Bees, Wasps, and Hornets: What’re the Differences?
Ah, spring. The time for blooming flowers, rainy days, and buzzing bees. Or is that a bee?
With so many different kinds of bugs in the world, how do you know which one you’re looking at?
How to Tell the Difference Between Stinging Insects
For anyone with an allergy, seeing a bee can cause a stir of panic. But when you aren’t sure what kind of bug you’re dealing with, sometimes panic can make you make the wrong move. Keep an eye out for these discerning qualities to determine what kind of bug you have:
What do bees look like?
There are many different kinds of bees: Over 4,000 species in the U.S. alone! Typically, bees can be identified by their naturally fuzzy bodies. This fuzz helps them collect pollen as they fly from plant to plant. Generally, bees are larger and more bulbous than wasps, but since there are so many kinds of bees, there can be slight variations such as:
- Honey bees are smaller and slimmer than bumblebees.
- Some solitaire bee species don’t follow the typical black and yellow pattern. Some can be orange, brown, or even completely black.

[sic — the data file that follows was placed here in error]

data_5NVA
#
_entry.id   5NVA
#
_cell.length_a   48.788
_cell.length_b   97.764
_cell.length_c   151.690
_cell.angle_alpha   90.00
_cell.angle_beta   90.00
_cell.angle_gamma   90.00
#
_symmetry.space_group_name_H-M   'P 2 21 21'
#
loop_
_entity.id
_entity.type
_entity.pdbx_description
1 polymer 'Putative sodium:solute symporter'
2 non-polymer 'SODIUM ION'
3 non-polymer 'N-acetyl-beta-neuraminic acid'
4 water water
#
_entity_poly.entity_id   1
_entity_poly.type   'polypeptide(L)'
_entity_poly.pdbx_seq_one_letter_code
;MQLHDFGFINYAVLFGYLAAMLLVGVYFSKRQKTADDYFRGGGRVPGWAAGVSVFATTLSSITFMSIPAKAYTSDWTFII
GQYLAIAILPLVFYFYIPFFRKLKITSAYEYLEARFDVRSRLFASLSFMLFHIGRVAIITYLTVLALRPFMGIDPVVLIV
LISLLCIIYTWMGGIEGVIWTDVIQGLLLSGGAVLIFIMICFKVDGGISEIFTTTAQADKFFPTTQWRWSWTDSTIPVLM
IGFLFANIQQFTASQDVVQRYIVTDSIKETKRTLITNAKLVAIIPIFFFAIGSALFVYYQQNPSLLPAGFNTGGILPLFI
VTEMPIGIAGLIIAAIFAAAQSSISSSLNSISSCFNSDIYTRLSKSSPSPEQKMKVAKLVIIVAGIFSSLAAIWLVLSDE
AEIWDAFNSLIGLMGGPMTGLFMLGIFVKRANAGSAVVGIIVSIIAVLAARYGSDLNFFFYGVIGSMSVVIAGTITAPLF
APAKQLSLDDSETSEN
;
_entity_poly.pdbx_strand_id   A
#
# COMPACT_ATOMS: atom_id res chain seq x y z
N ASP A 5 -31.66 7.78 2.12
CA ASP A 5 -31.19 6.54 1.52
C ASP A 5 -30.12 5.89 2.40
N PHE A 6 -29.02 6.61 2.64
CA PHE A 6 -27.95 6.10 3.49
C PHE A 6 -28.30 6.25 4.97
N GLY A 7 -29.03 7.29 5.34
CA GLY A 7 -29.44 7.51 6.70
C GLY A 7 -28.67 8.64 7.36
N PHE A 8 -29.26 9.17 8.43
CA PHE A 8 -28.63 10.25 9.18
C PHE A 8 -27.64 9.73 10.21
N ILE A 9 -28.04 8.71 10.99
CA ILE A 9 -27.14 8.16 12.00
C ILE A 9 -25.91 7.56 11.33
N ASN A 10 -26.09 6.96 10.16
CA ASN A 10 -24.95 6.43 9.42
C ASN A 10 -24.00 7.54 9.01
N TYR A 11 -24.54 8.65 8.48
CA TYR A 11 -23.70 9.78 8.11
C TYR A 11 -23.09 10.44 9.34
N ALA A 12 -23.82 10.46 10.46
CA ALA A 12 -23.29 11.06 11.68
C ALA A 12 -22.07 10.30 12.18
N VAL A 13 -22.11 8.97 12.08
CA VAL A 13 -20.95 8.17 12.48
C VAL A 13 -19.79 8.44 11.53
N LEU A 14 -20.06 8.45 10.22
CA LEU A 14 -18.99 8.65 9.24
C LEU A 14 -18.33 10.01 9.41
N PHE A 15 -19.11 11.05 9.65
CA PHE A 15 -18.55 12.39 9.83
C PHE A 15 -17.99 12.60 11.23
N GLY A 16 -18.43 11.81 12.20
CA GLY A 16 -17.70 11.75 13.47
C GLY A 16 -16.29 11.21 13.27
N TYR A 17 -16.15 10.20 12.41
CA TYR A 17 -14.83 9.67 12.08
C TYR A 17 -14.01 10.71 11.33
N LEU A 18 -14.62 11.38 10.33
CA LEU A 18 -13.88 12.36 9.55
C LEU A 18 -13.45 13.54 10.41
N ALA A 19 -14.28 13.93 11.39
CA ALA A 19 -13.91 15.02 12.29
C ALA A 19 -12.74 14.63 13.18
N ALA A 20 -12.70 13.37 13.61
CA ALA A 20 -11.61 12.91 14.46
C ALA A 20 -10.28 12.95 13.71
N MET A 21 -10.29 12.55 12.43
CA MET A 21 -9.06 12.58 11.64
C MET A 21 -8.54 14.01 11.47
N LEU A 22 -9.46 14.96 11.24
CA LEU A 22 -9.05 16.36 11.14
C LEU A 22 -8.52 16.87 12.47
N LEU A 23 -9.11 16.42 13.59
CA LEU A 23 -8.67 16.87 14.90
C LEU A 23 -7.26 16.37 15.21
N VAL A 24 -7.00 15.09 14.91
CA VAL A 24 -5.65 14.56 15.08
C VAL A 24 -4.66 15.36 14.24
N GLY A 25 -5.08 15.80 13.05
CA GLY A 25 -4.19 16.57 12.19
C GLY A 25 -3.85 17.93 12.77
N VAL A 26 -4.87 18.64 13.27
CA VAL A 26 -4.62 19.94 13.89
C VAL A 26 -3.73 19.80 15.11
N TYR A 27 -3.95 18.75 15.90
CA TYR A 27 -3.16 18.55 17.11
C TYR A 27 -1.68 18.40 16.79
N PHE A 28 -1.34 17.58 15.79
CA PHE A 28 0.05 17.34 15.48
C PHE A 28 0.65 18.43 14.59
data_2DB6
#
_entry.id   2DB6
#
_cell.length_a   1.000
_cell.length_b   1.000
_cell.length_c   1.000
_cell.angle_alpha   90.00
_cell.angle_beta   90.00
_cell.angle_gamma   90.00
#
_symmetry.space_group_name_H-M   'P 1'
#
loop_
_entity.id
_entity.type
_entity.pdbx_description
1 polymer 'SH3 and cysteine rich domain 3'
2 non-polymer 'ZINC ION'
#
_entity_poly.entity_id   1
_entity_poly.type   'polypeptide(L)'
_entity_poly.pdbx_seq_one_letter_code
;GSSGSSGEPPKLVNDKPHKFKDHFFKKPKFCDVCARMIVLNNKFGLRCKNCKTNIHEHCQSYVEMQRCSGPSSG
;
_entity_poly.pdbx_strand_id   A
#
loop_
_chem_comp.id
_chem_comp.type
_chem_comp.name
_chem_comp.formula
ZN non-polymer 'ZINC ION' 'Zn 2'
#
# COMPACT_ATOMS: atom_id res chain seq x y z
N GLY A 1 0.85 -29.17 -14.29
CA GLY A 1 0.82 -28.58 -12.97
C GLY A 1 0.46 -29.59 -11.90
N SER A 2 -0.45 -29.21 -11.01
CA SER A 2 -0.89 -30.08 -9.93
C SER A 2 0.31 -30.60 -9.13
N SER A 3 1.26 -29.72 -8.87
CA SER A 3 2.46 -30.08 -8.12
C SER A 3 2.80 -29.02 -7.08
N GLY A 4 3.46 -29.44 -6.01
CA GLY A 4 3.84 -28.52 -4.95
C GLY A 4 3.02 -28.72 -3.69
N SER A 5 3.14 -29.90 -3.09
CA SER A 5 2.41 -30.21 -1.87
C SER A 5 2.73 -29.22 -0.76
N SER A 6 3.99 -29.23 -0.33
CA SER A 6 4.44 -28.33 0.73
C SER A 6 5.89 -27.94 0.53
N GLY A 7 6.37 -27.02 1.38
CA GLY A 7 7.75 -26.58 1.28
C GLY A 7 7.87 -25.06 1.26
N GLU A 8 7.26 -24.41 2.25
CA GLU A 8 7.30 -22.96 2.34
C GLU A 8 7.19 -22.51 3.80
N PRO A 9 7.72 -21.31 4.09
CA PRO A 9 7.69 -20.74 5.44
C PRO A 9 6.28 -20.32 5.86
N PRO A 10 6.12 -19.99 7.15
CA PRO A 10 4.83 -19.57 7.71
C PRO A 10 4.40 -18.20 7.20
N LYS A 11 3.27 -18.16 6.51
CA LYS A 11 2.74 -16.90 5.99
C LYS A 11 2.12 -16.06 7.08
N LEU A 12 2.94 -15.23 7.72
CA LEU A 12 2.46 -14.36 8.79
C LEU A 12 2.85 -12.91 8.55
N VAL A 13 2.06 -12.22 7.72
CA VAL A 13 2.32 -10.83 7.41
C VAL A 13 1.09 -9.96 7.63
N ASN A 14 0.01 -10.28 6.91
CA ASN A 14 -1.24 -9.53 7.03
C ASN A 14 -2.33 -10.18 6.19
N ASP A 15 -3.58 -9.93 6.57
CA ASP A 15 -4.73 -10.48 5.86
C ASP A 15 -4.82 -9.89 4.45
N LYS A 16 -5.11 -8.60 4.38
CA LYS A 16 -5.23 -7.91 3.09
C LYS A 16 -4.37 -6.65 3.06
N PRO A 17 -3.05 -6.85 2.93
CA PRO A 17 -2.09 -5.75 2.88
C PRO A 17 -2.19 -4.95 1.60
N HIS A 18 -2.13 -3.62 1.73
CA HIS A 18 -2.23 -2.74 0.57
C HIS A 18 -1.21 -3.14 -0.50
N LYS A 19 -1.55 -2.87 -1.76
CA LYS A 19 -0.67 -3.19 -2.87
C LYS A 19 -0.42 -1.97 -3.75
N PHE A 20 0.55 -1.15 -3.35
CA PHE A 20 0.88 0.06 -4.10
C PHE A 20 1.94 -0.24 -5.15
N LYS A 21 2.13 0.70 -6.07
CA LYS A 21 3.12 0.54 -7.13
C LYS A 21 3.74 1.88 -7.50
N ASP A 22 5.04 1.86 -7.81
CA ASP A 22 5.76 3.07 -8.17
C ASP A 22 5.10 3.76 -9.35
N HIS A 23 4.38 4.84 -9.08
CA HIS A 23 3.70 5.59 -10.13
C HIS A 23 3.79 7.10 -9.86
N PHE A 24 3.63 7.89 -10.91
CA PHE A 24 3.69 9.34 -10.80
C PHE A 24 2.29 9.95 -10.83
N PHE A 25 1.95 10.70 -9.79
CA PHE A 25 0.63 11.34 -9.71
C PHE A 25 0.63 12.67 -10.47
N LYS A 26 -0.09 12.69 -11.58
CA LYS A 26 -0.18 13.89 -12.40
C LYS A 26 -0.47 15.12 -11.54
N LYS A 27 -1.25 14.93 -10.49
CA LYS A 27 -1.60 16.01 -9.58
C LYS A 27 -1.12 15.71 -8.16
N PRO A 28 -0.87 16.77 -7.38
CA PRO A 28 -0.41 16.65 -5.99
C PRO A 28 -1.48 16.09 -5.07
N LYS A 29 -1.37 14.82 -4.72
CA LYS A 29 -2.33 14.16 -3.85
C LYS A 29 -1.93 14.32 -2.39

What do wasps look like?
As mentioned above, wasps are more streamlined than bees are. Yellowjackets and mud daubers can seem to look like bees due to their yellow and black coloring but are easily identifiable by their smooth, pointed bodies and visibly hanging legs while they fly.
What do hornets look like?
Hornets are an almost middle section between wasps and bees, which is ironic considering they’re the most aggressive of the three. Hornets have slender, hairless bodies like wasps but may appear more round than a wasp is. They keep their legs tucked in while flying (similar to bees) and typically have a more orangey-yellow coloration compared to bees.